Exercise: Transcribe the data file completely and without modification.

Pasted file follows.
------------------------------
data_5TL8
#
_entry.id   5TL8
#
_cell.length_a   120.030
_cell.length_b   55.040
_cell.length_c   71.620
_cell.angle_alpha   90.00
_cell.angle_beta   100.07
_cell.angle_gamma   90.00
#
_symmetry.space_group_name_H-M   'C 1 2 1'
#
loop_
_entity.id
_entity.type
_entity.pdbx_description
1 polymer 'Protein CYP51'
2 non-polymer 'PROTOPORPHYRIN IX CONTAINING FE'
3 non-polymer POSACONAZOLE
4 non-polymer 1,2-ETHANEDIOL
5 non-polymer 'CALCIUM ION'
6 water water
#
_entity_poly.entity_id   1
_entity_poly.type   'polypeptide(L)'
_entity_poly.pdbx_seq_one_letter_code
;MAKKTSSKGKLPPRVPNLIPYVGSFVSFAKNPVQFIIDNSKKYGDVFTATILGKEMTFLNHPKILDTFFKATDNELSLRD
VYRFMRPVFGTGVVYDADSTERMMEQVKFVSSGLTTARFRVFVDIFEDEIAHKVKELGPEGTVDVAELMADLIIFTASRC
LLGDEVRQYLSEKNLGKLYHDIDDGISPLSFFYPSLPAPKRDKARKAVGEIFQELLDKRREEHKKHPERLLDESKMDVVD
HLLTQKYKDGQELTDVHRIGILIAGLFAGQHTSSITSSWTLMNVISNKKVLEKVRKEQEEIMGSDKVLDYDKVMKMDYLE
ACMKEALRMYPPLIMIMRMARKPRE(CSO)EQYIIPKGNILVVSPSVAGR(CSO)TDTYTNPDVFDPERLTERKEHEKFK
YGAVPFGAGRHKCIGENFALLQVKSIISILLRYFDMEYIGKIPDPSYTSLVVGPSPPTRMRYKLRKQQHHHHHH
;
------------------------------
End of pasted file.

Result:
data_5TL8
#
_entry.id   5TL8
#
_cell.length_a   120.030
_cell.length_b   55.040
_cell.length_c   71.620
_cell.angle_alpha   90.00
_cell.angle_beta   100.07
_cell.angle_gamma   90.00
#
_symmetry.space_group_name_H-M   'C 1 2 1'
#
loop_
_entity.id
_entity.type
_entity.pdbx_description
1 polymer 'Protein CYP51'
2 non-polymer 'PROTOPORPHYRIN IX CONTAINING FE'
3 non-polymer POSACONAZOLE
4 non-polymer 1,2-ETHANEDIOL
5 non-polymer 'CALCIUM ION'
6 water water
#
_entity_poly.entity_id   1
_entity_poly.type   'polypeptide(L)'
_entity_poly.pdbx_seq_one_letter_code
;MAKKTSSKGKLPPRVPNLIPYVGSFVSFAKNPVQFIIDNSKKYGDVFTATILGKEMTFLNHPKILDTFFKATDNELSLRD
VYRFMRPVFGTGVVYDADSTERMMEQVKFVSSGLTTARFRVFVDIFEDEIAHKVKELGPEGTVDVAELMADLIIFTASRC
LLGDEVRQYLSEKNLGKLYHDIDDGISPLSFFYPSLPAPKRDKARKAVGEIFQELLDKRREEHKKHPERLLDESKMDVVD
HLLTQKYKDGQELTDVHRIGILIAGLFAGQHTSSITSSWTLMNVISNKKVLEKVRKEQEEIMGSDKVLDYDKVMKMDYLE
ACMKEALRMYPPLIMIMRMARKPRE(CSO)EQYIIPKGNILVVSPSVAGR(CSO)TDTYTNPDVFDPERLTERKEHEKFK
YGAVPFGAGRHKCIGENFALLQVKSIISILLRYFDMEYIGKIPDPSYTSLVVGPSPPTRMRYKLRKQQHHHHHH
;